An accelerated recovery from summer back surgery has Jared Sullinger playing better than ever. His threes are beginning to drop, but I ask: is that a good thing?
After a late-November win against the Cleveland Cavaliers, Jared Sullinger told reporters that he's always been given the green light when it comes to the long ball.
"Before I got hurt, Doc gave me the leeway to shoot the three, and I got hurt so I couldn't really do it."
In that win, Jared was locked in from three-point range, hitting four of his five attempts. Actually, all 12 of his points were a product of the three ball, as he missed every shot attempt from close range. One wouldn't have to look far back to see the last time Boston's young power forward showed this uncommon skill set. One game prior, Sullinger hit two threes in the final minutes of a near comeback against the Memphis Grizzlies. If we combined that final quarter from the Grizzlies game with the four quarters from the Cav's game, Jared just shot 6-8 from deep.
Celtics' broadcaster Tommy Heinsohn praised the ability for Sullinger to make these type of shots, saying it can beautifully disrpupt a defense. He's right. Bringing out your power forward or center to guard a deep threat leaves the paint largely unguarded. When a defense does that against Boston, it leaves room for guys like Jeff Green or Jordan Crawford to penetrate and make plays.
Head coach Brad Stevens has also been in favor of the three. After the victory over Cleveland, he reiterated:
"My deal is if you can make the three, then you might as well shoot it when your open."
Makes sense, right?
In most ways, yes. But, Jared Sullinger proved early in his career that he's an above average rebounder. In only his second season, Sullinger already owns a reputation for finding and securing great position when rebounding. So, do the Celtics really want him hanging out at the three-point line so often?
According to stats from Basketball-reference.com, over the last six games, Jared has averaged three 3PA's (three-point shots attempted). Prior to that, he was averaging just 1.8 (over 10 games). Surprisingly, even with the rise in attempts, Sullinger's total rebounds per game has improved (17 at San Antonio and 12 against Memphis).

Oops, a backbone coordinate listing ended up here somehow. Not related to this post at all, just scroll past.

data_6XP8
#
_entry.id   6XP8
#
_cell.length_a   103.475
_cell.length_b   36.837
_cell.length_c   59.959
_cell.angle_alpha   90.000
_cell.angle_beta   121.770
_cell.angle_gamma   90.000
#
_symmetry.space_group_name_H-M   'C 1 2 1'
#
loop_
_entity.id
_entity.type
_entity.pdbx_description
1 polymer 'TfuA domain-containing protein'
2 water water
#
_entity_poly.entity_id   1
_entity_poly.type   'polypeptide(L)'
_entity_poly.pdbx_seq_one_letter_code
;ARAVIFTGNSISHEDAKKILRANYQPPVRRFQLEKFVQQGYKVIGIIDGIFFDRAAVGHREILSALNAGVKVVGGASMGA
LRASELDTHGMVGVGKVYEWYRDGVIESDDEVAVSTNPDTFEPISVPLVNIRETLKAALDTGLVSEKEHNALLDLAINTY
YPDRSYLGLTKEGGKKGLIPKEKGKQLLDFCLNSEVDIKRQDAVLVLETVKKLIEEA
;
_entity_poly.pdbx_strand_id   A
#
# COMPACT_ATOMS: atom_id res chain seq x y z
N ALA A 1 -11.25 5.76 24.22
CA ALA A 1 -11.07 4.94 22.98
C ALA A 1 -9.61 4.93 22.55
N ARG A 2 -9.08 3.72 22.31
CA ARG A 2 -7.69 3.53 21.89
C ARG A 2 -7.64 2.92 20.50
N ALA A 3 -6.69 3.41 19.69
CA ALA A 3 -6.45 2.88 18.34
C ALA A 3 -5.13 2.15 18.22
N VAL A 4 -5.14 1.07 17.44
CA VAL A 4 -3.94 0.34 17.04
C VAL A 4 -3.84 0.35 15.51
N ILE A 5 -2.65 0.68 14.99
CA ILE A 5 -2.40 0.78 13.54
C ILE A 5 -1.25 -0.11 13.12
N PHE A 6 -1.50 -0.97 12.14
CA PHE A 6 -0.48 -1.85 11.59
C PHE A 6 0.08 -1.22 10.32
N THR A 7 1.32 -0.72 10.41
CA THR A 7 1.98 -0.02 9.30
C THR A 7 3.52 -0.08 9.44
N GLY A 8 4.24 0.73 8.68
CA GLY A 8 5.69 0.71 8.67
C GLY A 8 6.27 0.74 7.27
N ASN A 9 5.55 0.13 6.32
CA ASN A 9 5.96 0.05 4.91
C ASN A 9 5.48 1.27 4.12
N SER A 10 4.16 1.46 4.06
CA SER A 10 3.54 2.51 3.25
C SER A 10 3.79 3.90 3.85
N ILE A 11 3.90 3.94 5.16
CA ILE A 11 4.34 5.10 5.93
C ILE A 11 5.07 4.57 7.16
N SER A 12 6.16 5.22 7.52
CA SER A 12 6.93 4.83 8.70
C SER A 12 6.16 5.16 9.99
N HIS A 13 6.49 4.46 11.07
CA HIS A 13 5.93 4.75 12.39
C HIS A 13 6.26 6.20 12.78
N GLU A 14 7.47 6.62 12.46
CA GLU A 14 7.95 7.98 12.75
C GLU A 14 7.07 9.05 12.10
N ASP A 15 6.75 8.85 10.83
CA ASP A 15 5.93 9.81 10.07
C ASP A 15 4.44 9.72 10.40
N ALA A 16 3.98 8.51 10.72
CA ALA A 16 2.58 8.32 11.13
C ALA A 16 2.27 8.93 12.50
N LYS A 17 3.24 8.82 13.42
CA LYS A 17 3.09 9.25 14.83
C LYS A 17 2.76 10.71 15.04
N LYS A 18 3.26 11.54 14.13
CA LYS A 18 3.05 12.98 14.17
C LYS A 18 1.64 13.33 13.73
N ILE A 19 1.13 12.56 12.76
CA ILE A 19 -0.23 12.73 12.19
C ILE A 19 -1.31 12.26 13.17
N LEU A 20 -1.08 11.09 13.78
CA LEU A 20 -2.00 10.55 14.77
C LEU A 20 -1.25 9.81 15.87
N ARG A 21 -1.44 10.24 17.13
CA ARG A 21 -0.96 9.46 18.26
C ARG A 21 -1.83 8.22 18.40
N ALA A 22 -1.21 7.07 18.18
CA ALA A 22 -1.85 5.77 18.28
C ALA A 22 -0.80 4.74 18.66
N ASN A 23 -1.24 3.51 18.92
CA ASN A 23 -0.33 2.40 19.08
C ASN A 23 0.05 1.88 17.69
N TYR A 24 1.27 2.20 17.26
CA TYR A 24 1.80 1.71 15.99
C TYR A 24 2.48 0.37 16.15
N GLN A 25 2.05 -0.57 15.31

As we've seen an increase in total rebounds, his offensive rebound percentage (ORB%) has actually decreased. Offensive rebound percecentage basically estimates how many available rebounds a player records in a game. For Sullinger, that number sat at a spectacular 11.09% through his first 10 games. For context, Kevin Love is currently averaging 11.1%.
Over the past six games however, that number dropped substantially to 9.26%. It's no surprise that when Sullinger spends more time at the three-point line, his chances to grab offensive rebounds lower. The dip in ORB% shouldn't be considered a major issue, as he's proving the three-point shot is well within his arsenal (unlike Faverani). One could argue that Sullinger scores well from anywhere on the court, so keeping him in the paint would be most efficient, where he could also rebound. Though if his deep shots continue to fall, there is no arguing with consistency.
Sullinger is grabbing more rebounds per game and it's masking the fact that he's actually recovering at a lower percentage on offense. The first approach to consider is for him to continue sharpening his three-ball, and hope the offensive rebounding duties can be filled elsewhere on the roster. The other idea is to have him come back into the paint more, and play the position the way he's played it in the past.
Ultimately, understanding your enemies should help determine which area to focus on, and Brad Stevens knows that. In recent postgame, Stevens hinted to utilizing your skill set as it relates to your opponent. That will ring true as the season progresses. There will be games where Sullinger plays a traditional power forward role, battling in the paint; but there will also be these hybrid-type games. Games where our 280-pound power forward makes it rain from deep. Think Rasheed Wallace. Just kidding.